TENS machines work best if used early in labour. TENS machines can be rented prior to labour and can be used at home and left on when coming into hospital. If you are considering hiring a TENS machine, you should contact your local supplier for further information. It is a good idea to become familiar with the instructions for placing the pads on your back and how to work the machine before the big day.

When to Contact the Hospital

There are midwives on duty in the assessment and emergency unit, 24-hours a day, and they are only a phone call away at 01 817 1700. The midwife will ask you some questions. If you have your healthcare record at home, the midwife may ask for some details from the record. The midwife may advise you to stay at home and to ring again when your labour is stronger. Very often the reassurance of speaking to the midwife will give you the confidence to know that all is well and that you can stay at home for another while. If your healthcare record is in the hospital, the midwife will make sure your healthcare record is available when you come in.

You should contact the assessment and emergency unit if you have:

  • been advised to come straight to hospital once labour starts by your doctor or midwife;
  • contractions every 5 - 7 minutes, with pains lasting more than 45 seconds;
  • any vaginal bleeding that is not a ‘show’;
  • concerns about your baby’s movements;
  • severe, lasting abdominal pain;
  • headaches or blurred vision;
  • been feeling generally unwell;
  • your waters have broken; of if you have
  • any other worries or concerns about yourself or your baby.

When you arrive in the Rotunda

Once you arrive in the Rotunda you will be taken to the assessment and emergency unit. The midwife will take a history from you and carry out some observations and assessments on you and your baby.

Blood pressure examination prior to giving birth

As part of the assessment, the midwife will:

  • take your temperature, pulse and blood pressure and do a urine test;
  • palpate (feel) your tummy to check the position of your baby and listen to your baby’s heartbeat;
  • start a continuous monitoring of your baby’s heartbeat for 20 minutes;
  • examine you internally (vaginal examination) to check how much your cervix has opened.

The midwife will discuss this assessment with you and your partner and plan the next stage of your care. If you are in established labour you will be transferred to the delivery suite. If you are in early labour and the observations are all normal, you have the option of returning home to await events or we can admit you to the general prenatal ward. If there are any concerns about you or your baby you will be seen by the doctor.

Delivery Suite Environment

Delivery suite environment

The delivery suite rooms are designed to provide an environment that is relaxing, personal and calm. The birthing rooms are very well equipped; they are nicely decorated with homely touches and have low lighting, mats, birthing beds, monitoring and emergency equipment available. There is an annexe suite, which is mostly used for women who are scheduled to have their labour induced. The annexe has separate bathroom and toilet facilities. There is an operating room in the unit, which is used for emergency caesarean sections.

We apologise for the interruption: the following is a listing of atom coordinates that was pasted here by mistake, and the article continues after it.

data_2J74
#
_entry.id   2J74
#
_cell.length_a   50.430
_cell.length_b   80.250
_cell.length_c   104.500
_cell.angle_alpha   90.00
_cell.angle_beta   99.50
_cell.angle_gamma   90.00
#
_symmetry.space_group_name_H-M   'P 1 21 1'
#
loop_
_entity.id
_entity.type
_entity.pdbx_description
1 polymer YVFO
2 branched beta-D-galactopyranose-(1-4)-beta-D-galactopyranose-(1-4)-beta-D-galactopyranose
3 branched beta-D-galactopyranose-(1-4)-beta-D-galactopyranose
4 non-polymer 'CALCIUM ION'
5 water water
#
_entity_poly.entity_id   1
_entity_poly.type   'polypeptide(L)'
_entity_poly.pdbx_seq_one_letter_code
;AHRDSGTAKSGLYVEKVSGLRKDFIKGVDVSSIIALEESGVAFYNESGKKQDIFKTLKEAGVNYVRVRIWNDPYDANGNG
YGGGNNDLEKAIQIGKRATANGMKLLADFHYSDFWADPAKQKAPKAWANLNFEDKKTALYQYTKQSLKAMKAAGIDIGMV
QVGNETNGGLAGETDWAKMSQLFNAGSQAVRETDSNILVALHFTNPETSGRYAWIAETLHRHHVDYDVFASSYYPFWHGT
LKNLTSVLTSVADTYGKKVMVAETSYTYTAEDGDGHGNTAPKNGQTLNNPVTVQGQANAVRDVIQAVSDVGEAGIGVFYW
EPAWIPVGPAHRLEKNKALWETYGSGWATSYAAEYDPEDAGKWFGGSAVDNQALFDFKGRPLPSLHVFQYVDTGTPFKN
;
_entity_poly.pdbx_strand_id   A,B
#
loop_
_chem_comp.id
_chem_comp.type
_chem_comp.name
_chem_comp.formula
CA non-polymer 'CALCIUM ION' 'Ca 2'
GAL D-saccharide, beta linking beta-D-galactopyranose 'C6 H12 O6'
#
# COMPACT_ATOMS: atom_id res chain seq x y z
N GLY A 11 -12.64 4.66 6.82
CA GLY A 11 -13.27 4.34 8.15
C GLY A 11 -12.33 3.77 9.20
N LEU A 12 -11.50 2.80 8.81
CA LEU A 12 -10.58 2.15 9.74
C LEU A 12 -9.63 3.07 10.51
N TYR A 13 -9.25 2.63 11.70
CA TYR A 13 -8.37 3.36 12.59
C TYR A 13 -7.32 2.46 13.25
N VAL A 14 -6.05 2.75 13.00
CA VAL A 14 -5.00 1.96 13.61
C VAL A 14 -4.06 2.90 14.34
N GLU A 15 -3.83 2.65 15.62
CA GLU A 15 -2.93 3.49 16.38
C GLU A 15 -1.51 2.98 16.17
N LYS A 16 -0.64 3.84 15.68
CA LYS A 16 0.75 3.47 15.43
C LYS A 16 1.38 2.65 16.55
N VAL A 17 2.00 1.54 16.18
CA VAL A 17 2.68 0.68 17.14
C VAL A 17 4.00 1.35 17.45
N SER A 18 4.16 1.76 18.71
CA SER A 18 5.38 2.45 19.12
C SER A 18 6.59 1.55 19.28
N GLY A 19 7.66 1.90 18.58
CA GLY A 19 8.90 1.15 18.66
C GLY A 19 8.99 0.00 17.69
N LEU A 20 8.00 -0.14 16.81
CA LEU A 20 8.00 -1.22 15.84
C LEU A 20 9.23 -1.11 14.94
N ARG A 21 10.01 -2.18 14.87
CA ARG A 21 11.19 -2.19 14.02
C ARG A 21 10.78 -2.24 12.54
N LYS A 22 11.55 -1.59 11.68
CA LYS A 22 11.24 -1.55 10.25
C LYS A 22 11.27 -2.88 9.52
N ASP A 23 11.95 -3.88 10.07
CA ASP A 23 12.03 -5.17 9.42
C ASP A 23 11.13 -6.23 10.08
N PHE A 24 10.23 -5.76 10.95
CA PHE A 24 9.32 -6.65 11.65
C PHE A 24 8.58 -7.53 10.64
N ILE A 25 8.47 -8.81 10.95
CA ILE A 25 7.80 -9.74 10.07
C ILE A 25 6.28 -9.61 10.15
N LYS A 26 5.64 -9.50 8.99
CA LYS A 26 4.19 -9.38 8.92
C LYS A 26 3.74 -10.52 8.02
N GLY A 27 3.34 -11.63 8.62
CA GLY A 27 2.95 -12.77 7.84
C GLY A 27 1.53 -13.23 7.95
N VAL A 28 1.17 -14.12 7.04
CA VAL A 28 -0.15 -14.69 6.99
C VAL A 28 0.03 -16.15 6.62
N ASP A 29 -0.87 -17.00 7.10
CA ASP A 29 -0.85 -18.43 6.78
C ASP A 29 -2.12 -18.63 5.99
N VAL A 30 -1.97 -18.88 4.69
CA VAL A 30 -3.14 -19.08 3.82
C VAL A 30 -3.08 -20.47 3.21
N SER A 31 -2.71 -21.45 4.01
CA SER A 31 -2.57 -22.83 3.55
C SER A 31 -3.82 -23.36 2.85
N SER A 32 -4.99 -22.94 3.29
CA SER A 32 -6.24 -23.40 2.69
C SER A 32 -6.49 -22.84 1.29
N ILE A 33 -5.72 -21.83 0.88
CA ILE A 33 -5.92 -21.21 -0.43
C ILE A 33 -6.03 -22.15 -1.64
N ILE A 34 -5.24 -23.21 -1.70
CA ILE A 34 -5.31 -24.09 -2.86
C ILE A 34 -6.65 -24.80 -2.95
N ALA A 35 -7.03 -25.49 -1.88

Staff caring for you

The team on the delivery suite consists of midwives who are the main care providers, doctors, care assistants and non-clinical support staff. Student midwives, care assistants and medical students are supervised by the midwives.

Medical teams are always available if there are any concerns about your own or your baby’s health and wellbeing. The obstetric medical team carry out ward rounds several times a day in the delivery suite and are kept up to date by the midwife about your progress or any concerns about you or your baby.

If you are attending for private care, the midwife will be in contact with the consultant during your labour to inform them of your progress and they will attend the birth. If you are attending for semi-private care, the midwife will be in contact with the registrar on duty, informing them of your progress. The registrar may attend the birth and may undertake any perineal suturing (stitches) that is required.

Delivery suite staff

The anaesthetic team provides a 24-hour epidural service and provides anaesthetic support if surgery is needed. Paediatricians provide care for your baby at birth and afterwards.

We think it is very important to help you to make choices that are right for you and your baby when you are in labour. The staff will keep you informed of your progress in labour and they will discuss various options of care available to you. The health and safety of you and your baby is always the most important consideration when care options and choices are discussed.

Birth partner

nurse speaking to pregnant lady and her birth partnerAt the Rotunda, we support your right to choose a birth partner. Whoever you choose to be with you during your labour can help and support you. They can keep you company during the early stages of labour by holding your hand, giving you sips of water and helping you to find comfortable positions. They can provide massage and touch, give you encouragement and help you to relax and concentrate on your breathing.


They can also speak on your behalf so it is important that they know and understand your wishes for labour and birth. Your birth partner might be the baby’s father, a close relative or friend. It’s your choice. However, we can only let one named birth partner stay with you during labour and birth as we have to comply with health and safety regulations and infection control procedures.